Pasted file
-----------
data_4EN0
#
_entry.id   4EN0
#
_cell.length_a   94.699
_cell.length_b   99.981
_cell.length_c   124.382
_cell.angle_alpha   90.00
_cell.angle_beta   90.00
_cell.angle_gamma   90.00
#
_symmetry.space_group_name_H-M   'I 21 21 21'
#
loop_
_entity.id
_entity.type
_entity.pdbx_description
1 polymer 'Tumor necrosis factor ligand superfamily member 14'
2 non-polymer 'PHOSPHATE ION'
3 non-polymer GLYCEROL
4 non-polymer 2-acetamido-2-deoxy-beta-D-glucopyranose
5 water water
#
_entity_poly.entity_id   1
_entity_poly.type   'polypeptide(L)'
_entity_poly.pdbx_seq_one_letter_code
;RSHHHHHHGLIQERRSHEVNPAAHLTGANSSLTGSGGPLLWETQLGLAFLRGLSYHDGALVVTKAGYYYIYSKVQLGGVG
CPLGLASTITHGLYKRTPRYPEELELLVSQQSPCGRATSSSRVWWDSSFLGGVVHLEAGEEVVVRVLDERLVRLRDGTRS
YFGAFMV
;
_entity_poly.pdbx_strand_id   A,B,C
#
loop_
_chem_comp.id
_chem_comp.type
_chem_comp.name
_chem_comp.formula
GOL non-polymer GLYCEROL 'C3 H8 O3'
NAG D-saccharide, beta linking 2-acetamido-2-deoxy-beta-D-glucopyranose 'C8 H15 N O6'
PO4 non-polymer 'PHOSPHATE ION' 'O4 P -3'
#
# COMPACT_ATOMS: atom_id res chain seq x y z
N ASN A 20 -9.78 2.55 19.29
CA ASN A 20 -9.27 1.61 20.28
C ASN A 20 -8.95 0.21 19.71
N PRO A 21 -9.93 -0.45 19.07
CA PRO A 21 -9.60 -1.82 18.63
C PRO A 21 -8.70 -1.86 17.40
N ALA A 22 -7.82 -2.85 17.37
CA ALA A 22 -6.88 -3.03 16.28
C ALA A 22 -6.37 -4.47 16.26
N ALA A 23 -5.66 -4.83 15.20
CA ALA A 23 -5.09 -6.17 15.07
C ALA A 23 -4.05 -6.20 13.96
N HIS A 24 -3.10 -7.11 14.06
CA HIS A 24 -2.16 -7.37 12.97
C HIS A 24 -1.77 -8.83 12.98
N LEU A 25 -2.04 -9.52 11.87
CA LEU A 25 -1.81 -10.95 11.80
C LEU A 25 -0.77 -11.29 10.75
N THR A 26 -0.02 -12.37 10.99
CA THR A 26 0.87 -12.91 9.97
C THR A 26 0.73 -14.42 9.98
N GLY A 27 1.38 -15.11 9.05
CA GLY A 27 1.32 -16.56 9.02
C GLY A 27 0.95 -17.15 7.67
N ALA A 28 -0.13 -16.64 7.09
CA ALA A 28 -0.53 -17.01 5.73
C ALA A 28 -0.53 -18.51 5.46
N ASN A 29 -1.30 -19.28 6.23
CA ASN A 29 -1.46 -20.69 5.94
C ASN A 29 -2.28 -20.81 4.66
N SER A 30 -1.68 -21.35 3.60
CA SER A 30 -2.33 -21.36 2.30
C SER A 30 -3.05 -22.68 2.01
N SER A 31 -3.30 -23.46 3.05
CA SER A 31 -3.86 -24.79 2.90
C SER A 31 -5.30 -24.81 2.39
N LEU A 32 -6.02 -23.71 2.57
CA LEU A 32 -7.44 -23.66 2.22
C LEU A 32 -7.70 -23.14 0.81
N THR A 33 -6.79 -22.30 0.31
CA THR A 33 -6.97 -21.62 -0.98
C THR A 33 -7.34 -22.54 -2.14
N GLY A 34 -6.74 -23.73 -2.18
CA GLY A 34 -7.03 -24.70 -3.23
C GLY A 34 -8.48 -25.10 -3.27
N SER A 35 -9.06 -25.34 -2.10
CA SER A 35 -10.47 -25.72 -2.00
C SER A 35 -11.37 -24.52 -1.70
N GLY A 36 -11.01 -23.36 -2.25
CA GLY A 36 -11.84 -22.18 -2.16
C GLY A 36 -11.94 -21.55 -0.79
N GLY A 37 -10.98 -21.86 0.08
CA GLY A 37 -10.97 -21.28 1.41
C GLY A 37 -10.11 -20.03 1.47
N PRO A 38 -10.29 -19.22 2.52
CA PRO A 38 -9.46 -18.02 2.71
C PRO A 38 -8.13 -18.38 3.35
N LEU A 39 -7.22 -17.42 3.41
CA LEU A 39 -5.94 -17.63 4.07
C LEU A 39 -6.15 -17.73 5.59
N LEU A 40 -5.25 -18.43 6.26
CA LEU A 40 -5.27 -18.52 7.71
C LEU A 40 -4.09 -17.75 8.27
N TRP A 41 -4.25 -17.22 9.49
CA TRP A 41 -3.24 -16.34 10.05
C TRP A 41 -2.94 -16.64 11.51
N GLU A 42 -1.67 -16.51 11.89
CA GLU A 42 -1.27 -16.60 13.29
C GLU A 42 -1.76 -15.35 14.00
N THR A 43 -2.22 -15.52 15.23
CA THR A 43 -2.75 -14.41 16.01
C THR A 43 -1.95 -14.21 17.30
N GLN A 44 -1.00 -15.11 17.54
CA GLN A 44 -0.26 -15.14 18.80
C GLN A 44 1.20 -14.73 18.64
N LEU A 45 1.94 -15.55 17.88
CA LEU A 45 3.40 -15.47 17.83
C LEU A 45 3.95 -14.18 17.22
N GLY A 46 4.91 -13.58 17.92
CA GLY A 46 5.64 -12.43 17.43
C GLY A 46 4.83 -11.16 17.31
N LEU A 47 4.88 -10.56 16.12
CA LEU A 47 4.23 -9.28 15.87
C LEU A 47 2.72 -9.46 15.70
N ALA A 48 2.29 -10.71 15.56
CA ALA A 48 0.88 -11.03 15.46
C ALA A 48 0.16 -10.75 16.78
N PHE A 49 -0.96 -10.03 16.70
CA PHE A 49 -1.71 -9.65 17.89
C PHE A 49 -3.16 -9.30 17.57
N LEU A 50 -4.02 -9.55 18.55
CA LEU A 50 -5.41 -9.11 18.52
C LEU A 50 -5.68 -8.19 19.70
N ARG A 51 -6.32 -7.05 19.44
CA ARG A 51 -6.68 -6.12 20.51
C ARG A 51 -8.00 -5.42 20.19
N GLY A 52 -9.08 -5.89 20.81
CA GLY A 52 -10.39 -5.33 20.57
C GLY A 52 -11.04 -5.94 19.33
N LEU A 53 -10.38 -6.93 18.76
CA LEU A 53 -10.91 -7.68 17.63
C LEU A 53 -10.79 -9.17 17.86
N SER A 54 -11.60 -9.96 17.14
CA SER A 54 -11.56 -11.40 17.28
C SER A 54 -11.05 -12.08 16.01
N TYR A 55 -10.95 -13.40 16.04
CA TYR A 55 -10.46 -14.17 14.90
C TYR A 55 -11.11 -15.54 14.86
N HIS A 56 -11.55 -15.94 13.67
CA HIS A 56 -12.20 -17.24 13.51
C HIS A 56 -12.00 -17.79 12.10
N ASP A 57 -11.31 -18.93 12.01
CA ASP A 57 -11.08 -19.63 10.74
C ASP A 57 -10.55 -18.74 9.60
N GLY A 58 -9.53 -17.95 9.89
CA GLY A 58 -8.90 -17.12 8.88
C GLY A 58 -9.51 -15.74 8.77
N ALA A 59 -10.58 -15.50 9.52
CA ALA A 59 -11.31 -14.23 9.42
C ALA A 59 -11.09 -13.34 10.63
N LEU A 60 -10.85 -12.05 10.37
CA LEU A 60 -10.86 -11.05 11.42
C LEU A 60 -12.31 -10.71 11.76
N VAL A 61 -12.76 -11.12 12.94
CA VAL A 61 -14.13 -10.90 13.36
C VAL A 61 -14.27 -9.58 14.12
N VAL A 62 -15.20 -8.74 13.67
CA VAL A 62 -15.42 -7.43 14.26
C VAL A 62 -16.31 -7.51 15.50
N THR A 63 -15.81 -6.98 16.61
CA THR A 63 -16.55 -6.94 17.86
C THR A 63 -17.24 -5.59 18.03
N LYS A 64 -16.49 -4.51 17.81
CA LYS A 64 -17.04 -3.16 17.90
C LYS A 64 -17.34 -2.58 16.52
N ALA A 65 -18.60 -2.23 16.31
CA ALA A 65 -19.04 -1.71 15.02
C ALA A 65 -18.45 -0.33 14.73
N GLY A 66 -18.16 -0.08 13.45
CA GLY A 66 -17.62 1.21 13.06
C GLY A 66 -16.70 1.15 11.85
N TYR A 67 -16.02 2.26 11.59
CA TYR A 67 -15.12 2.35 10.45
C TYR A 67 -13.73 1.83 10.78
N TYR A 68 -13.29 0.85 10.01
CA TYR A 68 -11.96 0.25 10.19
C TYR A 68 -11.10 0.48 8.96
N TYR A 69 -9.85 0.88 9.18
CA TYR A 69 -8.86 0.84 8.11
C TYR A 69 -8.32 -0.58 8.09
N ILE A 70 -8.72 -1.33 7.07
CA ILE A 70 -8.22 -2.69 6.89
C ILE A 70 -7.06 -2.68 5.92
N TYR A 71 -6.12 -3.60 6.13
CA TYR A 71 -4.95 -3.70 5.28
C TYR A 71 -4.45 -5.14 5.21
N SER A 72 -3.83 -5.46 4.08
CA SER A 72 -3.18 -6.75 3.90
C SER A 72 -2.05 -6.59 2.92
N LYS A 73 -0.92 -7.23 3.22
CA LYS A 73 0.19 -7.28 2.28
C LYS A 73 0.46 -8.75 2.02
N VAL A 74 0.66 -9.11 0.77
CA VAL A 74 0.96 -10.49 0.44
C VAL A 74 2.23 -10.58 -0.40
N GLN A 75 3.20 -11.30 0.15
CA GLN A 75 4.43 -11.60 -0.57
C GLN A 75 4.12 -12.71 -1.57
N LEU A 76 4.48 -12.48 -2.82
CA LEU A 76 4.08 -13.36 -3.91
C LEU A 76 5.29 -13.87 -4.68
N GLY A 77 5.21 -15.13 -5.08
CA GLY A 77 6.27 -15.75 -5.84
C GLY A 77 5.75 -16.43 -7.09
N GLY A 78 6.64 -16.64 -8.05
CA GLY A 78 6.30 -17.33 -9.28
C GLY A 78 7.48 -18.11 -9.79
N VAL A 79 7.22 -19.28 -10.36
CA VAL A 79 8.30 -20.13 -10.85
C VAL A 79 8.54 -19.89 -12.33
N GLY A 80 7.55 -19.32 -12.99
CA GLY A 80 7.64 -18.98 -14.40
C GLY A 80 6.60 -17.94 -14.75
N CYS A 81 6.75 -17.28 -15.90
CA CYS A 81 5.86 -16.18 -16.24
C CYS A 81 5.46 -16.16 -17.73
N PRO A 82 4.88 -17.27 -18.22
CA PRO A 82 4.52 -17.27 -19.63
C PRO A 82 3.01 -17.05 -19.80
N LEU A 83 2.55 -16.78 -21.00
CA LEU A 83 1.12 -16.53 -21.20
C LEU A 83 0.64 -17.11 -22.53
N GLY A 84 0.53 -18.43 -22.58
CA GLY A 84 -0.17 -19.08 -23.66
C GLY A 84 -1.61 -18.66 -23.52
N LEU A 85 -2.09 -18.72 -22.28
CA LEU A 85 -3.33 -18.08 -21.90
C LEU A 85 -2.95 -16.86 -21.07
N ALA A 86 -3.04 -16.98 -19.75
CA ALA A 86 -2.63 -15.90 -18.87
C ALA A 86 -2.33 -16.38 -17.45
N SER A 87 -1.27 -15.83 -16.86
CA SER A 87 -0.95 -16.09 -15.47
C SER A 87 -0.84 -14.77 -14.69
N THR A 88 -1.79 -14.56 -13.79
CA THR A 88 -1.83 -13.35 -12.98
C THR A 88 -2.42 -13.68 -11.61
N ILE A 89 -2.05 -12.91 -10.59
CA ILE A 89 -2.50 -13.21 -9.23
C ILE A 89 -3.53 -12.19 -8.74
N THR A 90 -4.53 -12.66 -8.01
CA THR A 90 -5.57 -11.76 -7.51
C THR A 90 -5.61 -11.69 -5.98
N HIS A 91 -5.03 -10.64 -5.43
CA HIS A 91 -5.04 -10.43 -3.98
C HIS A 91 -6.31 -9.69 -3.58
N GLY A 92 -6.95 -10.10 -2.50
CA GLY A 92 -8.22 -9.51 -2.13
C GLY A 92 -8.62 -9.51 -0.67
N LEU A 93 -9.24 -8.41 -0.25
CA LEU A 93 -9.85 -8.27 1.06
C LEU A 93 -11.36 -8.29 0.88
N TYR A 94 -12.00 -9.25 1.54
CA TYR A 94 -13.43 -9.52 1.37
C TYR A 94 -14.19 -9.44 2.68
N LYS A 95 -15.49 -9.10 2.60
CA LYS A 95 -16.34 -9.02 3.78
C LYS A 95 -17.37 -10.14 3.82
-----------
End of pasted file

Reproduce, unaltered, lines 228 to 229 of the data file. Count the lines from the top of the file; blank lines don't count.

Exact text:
C CYS A 81 5.46 -16.16 -17.73
N PRO A 82 4.88 -17.27 -18.22